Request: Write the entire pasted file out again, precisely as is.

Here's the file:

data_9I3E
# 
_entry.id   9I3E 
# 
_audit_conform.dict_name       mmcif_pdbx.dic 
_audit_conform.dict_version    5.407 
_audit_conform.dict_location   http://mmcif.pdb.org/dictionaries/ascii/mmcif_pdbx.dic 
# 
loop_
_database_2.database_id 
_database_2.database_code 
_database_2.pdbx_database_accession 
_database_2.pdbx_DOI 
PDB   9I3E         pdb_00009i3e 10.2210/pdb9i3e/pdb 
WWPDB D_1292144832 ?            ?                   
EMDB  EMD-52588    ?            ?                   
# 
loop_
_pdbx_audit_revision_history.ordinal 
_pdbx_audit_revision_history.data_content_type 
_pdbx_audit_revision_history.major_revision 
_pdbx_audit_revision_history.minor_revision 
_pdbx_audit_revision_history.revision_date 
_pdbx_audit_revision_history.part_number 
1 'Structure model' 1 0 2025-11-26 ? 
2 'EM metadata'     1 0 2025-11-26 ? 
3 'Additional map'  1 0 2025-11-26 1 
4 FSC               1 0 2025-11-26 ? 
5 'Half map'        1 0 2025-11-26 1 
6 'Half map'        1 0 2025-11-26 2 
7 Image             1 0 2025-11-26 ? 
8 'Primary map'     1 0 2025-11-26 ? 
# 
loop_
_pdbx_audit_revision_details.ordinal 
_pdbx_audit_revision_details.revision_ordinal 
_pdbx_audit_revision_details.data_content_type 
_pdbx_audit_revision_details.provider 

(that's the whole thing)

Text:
data_9I3E
# 
_entry.id   9I3E 
# 
_audit_conform.dict_name       mmcif_pdbx.dic 
_audit_conform.dict_version    5.407 
_audit_conform.dict_location   http://mmcif.pdb.org/dictionaries/ascii/mmcif_pdbx.dic 
# 
loop_
_database_2.database_id 
_database_2.database_code 
_database_2.pdbx_database_accession 
_database_2.pdbx_DOI 
PDB   9I3E         pdb_00009i3e 10.2210/pdb9i3e/pdb 
WWPDB D_1292144832 ?            ?                   
EMDB  EMD-52588    ?            ?                   
# 
loop_
_pdbx_audit_revision_history.ordinal 
_pdbx_audit_revision_history.data_content_type 
_pdbx_audit_revision_history.major_revision 
_pdbx_audit_revision_history.minor_revision 
_pdbx_audit_revision_history.revision_date 
_pdbx_audit_revision_history.part_number 
1 'Structure model' 1 0 2025-11-26 ? 
2 'EM metadata'     1 0 2025-11-26 ? 
3 'Additional map'  1 0 2025-11-26 1 
4 FSC               1 0 2025-11-26 ? 
5 'Half map'        1 0 2025-11-26 1 
6 'Half map'        1 0 2025-11-26 2 
7 Image             1 0 2025-11-26 ? 
8 'Primary map'     1 0 2025-11-26 ? 
# 
loop_
_pdbx_audit_revision_details.ordinal 
_pdbx_audit_revision_details.revision_ordinal 
_pdbx_audit_revision_details.data_content_type 
_pdbx_audit_revision_details.provider 